Andrew Golnar@andrew_golnar · Graduate Student, Texas A&M University
@studyhacksblog What are your thoughts on caffeine?
What should a generalist (jack of all trades) need to do to advance his/her career? Thanks!
Cal Newport@studyhacksblog · Study Hacks
@juniusfree If you're not comfortable with the idea of choosing a single thing to excel at, consider instead selecting a unique collection of skills that are rare in combination and have some high value areas of application (what i called the "auction market" of skills in SO GOOD THEY CAN'T IGNORE YOU)
Fraz Ahmed Ismat@fismat · Medical Director
@juniusfree No such thing as a "generalist". If you cannot identify what you are good at, that may be part of the problem.
Laura Lee@laura_lee · social scientist
@studyhacksblog Hi Cal. What are your routines to stay informed about what's happening 1) in the world generally 2) in spheres and debates you're interested - broadly speaking, like e.g. technology or debates around issues you're writing about 3) your specific field of research. I am a social scientist and I do need to keep up with these three different streams of information in order to be able to teach and do research. I manage to find time to do deep research&writing, but I can't organize the process of getting informed without getting distracted all the time. Thanks in advance! a great book, btw!
Nicolay Worren@nicolayworren · Nicolay Worren, business school prof.
@laura_lee Same situation for me. What I try to do is to compartmentalize, so that I spend, say, 2-3 days a week on isolated deep work (e.g., writing), 1-2 on teaching, and 1 on externally oriented activities.
Cisum Listen@cisum_listen
Who is the best deep worker you know? Why are they the best?
Cal Newport@studyhacksblog · Study Hacks
@cisum_listen Read THE RISE OF TEDDY ROOSEVELT. His intensity was legendary.
How can a college student integrate deep work into his life ?
Jacob Lindberg@jacob_lindberg · Student in Math Stats Finance
@phast123 It is the content of his first three books. I like "Straight A student" the most.
Cal Newport@studyhacksblog · Study Hacks
@phast123 Deep work is a super power for college students. I rarely studied past 8 because I could concentrate well. Definitely pursue this is you're a student, it will change your life.
Lynne d Johnson@lynneluvah · Digital Strategist, LdJ Communications
When you have a family/kids and you're a consultant who can work flexibly around your family and whenever you feel like it, how do you make sure you make time for deep work?
Preet@preetnation · BlueLight, also enjoy QS and Parkour
two quick questions: 1) your favorite blog posts that you've written? 2) Thoughts on Pomodoro?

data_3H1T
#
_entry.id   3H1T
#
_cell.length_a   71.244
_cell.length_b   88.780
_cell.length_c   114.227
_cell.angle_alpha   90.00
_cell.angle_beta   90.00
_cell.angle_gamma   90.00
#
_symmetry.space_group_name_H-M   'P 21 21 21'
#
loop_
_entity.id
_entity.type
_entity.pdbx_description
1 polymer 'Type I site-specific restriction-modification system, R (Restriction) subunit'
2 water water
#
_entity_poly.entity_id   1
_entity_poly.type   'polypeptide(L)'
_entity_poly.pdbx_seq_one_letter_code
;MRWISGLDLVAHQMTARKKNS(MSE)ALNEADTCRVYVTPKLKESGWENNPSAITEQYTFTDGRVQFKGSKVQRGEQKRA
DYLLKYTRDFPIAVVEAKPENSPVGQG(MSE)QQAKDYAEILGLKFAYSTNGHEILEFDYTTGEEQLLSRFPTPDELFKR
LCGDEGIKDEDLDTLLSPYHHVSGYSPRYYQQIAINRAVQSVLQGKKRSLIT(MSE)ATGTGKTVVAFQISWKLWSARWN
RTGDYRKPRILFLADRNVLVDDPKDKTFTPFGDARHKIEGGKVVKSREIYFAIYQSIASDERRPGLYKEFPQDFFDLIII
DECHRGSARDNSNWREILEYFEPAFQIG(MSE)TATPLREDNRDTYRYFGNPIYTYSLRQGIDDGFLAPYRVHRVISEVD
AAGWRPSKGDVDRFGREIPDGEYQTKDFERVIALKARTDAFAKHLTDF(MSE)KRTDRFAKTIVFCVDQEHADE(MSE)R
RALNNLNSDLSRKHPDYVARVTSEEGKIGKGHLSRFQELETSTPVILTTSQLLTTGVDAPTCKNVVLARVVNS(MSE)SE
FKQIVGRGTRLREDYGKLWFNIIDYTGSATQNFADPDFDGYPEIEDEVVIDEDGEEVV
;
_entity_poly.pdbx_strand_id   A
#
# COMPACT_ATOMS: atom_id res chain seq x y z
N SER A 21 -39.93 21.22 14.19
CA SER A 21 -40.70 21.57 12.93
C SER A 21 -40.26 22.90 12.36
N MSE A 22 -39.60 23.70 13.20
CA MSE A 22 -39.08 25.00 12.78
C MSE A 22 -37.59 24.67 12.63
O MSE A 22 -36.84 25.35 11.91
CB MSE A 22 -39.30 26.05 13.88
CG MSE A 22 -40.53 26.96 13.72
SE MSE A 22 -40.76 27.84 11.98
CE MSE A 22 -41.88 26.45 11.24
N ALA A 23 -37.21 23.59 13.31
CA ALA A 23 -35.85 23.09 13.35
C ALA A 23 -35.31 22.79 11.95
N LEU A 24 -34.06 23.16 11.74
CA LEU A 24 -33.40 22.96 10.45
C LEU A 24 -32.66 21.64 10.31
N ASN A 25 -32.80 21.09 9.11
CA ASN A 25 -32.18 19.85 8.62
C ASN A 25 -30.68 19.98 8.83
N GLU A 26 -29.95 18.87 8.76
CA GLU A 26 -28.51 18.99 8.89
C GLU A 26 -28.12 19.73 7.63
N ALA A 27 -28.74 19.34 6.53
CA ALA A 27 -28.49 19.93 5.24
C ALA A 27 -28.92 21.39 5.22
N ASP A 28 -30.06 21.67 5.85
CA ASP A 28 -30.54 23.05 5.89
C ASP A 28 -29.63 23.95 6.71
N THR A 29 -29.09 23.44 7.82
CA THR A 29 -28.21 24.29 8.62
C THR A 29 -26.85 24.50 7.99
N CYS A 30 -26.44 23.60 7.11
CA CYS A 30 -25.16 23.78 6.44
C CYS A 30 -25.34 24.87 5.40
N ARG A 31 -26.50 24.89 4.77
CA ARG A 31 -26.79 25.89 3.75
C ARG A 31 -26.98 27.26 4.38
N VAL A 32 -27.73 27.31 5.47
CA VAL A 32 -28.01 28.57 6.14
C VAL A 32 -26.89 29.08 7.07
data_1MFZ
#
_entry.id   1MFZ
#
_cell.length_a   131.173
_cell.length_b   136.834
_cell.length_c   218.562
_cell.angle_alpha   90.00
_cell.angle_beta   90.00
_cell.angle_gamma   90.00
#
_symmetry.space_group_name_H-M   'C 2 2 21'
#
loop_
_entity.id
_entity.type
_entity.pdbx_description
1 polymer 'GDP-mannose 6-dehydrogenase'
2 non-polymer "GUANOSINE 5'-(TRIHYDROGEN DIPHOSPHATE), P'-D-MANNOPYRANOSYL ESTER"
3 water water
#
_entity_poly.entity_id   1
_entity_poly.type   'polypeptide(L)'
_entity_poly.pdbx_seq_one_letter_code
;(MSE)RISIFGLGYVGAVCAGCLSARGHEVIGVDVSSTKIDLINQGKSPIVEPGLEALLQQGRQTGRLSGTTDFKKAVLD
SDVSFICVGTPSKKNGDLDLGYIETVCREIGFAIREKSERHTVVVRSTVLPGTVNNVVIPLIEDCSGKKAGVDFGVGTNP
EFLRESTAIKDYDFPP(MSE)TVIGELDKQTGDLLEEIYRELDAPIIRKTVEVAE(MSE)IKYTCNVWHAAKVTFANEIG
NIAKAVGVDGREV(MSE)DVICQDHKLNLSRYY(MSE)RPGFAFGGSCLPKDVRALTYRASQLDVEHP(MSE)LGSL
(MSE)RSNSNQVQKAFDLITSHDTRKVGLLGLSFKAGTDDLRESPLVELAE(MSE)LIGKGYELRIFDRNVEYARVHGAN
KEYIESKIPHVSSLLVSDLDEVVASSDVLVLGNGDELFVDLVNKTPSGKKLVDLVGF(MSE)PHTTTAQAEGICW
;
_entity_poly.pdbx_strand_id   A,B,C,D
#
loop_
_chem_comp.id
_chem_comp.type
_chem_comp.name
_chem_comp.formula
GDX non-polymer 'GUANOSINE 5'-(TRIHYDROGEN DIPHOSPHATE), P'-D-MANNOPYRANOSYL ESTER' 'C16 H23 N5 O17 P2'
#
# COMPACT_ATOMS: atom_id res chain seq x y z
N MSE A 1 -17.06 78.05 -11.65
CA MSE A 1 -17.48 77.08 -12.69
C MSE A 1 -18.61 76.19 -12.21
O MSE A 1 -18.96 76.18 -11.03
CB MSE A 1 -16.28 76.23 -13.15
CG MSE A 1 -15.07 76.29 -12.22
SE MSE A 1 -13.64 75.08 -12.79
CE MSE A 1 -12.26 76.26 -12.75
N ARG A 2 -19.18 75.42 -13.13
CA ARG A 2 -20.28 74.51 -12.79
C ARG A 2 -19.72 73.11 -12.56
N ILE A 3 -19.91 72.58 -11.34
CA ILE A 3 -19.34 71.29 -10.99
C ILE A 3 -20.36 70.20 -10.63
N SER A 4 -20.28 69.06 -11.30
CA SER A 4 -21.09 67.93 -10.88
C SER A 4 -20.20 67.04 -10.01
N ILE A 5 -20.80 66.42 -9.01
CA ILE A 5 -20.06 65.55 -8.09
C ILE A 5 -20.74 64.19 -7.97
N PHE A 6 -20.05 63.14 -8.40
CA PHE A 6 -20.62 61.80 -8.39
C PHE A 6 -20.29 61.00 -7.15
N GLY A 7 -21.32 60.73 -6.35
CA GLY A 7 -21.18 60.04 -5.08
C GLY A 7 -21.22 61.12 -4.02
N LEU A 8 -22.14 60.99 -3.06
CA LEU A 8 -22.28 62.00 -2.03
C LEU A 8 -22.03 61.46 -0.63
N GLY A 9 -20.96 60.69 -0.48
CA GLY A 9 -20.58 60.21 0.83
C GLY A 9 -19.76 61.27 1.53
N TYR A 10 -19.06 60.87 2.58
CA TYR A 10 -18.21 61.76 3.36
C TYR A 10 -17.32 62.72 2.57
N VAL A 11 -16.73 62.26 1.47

Chris Lines@chris_lines · Music Composer
@studyhacksblog With all the careful planning, scheduling and organisation we do in order to make better use of our time, what are some useful practices or mindsets you use to actually buckle down and WORK? Thanks.
Erik van Mechelen@decision_ · Essayist and fiction writer
@studyhacksblog Adding on to @chris_lines, how do you get in and stay in flow? Are there in-between states in your experience? Can you see yourself losing concentration but adjust your position in your chair and keep going? Cheers Cal. Been following for years.
Erik van Mechelen@decision_ · Essayist and fiction writer
PS "So Good They Can't Ignore You" was a gem. So thanks for that.
Cal Newport@studyhacksblog · Study Hacks
@chris_lines When conducting deep work: (1) have clarity about exactly what you are trying to accomplish and for how long you'll be working on it; (2) have some sort of ritual you do to initiate such depth sessions (signaling your brain it's time to concentrate); (3) get up and move as needed to rest your mind, but do not expose yourself to unrelated work or obligations (e.g., inbox glances)
Jacob Lindberg@jacob_lindberg · Student in Math Stats Finance
Let us say you have a profession that is not suited for deep work – say a CEO or trader – but you believe in the arguments of this book. What can, and should, be done?
Ken Friedman@ken_friedman · Teacher,
@studyhacksblog Hi Cal - what are your latest recommendations about how to organize a large long-term research project? You have made several recommendations on your blog in the past. My project involves listening to 2000+ hours of audiotape in order to write a definitive book about the teachings of a Tibetan Buddhist meditation master. Robert Greene, for example, strongly recommends using good old index cards. Also, how to incorprorate such a long-term project into your weekly/daily schedule ? Thank you!
Haowen Chan@purpleturtle
You've famously likened activities like social media and web surfing as actively damaging to our ability to focus on deep work. In your webinar you said something like, "Just as a pro athlete would not smoke, a focus-oriented professional would try to avoid social media". What are some examples of other activities that should be considered damaging to our progress in training for focus? What are the specific characteristics of such activities that make them actively harmful?
Cal Newport@studyhacksblog · Study Hacks
Hi everyone! Great questions...I'm going to dive in and start answering...
Smit Shah@who828 · Flipkart
@studyhacksblog Two questions, 1) How do you manage to deep work when the work requires constant references or look ups on the internet? 2) What are your favourite books on the subject? (aside from yours :))
Kening Zhu@kening_zhu · designer
Cal, what are your thoughts on eliminating social media for professionals who might want to use it for marketing their businesses? (For instance, creative entrepreneurs looking to build a following). Thank you!
Michael Eads@themikeeads · Founder
Hey Cal – what is your take on traditional/mindfulness meditation practices? I ask because your new book has excellent advice about "productive meditation" – and mentions that it is similar in nature to "mindfulness meditation" – but other than that, other types of meditation are not discussed.
Cal Newport@studyhacksblog · Study Hacks
@themikeeads Productive meditation is good for increasing the intensity of your ability to concentrate. Mindfulness meditation (which I have practiced off an on) is good for helping to decrease your dependence on distraction. Both are useful. I don't know much about other meditation types, but generally, the more activities you can do that require undistracted attention (whether it be playing a sport or meditating or stamp collecting), the better.
Nicolay Worren@nicolayworren · Nicolay Worren, business school prof.
@studyhacksblog @themikeeads I have enjoyed practicing the Alexander Technique for years, it's simple and really works (should be learned from a teacher initially)